Distribution Automation: Communication Not RequiredBack to Top
Without a doubt, using communications for distribution automation (DA) provides a plethora of advantages for a utility’s grid. But are communications required to do distribution automation? Certainly not.
We’re not suggesting utilities skip consideration of a communication-based system, but distribution automation is not always contingent on communication. Utilities have technology available to them, such as advanced fault interrupters with highly accurate sensing and sophisticated controls, that can support basic DA. And this can be important for places where, because of tough topography, cost, or other issues, communication-based systems aren’t feasible.
An example for doing DA without communications through the use of the electrical pulses for the purpose of improving protection coordination. Fault interrupters work together to automatically and quickly hunt down and isolate faults by sending small pulses of current along the feeder, without using communications, to prevent sustained outages for customers. This technology simplifies and improves coordination while providing greater segmentation.
After the device reaches lockout, an automated loop-restoration scheme can be used to further improve reliability. Using loss-of-voltage timers inherent in the controls, the fault interrupters can reconfigure the feeder and restore power to unfaulted feeder sections, without relying on communications. During reconfiguration, additional pulses of current are sent to prevent the fault interrupters from blindly closing into the fault, thus reducing system stress and improving power quality. There are several examples of technology native in today’s highly intelligent fault interrupters that allow DA without the use of communications.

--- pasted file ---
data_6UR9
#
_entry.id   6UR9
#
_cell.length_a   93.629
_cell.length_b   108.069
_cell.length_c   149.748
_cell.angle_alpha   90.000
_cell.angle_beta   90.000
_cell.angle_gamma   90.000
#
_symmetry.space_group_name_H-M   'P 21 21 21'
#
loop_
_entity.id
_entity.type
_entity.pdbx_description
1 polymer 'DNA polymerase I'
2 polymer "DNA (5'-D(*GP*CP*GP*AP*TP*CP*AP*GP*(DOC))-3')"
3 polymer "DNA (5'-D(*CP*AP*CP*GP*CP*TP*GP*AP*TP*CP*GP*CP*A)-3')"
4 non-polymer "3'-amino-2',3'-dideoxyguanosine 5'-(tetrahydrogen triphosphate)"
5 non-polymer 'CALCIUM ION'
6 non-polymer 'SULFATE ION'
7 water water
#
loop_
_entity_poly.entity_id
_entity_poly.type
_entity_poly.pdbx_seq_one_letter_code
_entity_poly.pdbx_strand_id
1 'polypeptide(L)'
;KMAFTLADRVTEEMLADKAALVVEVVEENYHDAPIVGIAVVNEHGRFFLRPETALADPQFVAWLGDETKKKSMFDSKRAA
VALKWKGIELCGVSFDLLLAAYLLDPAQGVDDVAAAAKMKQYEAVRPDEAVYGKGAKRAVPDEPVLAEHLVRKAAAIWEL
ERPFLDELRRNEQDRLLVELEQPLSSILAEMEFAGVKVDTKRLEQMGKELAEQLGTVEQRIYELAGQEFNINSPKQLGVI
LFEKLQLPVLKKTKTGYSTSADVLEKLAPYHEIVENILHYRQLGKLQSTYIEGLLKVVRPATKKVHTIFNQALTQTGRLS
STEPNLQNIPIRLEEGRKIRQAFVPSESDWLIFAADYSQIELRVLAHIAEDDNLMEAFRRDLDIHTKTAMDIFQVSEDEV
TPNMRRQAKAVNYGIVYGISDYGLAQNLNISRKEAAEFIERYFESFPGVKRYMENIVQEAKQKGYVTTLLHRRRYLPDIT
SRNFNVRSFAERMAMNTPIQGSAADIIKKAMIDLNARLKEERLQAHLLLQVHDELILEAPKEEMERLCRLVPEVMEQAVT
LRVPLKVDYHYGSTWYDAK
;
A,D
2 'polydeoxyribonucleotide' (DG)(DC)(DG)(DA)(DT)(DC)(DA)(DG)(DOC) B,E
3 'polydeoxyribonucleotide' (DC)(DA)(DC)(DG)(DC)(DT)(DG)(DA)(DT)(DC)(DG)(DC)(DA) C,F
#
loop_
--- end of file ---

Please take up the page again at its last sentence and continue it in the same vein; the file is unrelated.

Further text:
Non-communicating DA technologies are also expanding to other areas of the grid where they didn’t exist before. Cutout-mounted vacuum interrupters can now be installed in lieu of fuse cutouts used to protect distribution laterals and pole-mounted distribution transformers. Unlike fuses, these devices can automatically reclose and restore power to customers. Because most distribution faults are transient, reliability is greatly improved and truck rolls to replace blown fuses are avoided.
Sure, communications would allow utilities to implement more advanced and elaborate protection and restoration schemes, but utilities shouldn’t let anyone try to convince them they need communications for distribution automation. With advanced technology, a utility can do distribution automation in certain applications without communications.
I’d be interested in learning your thoughts on this topic in the Comments section below.
Date de publication
juin 7, 2019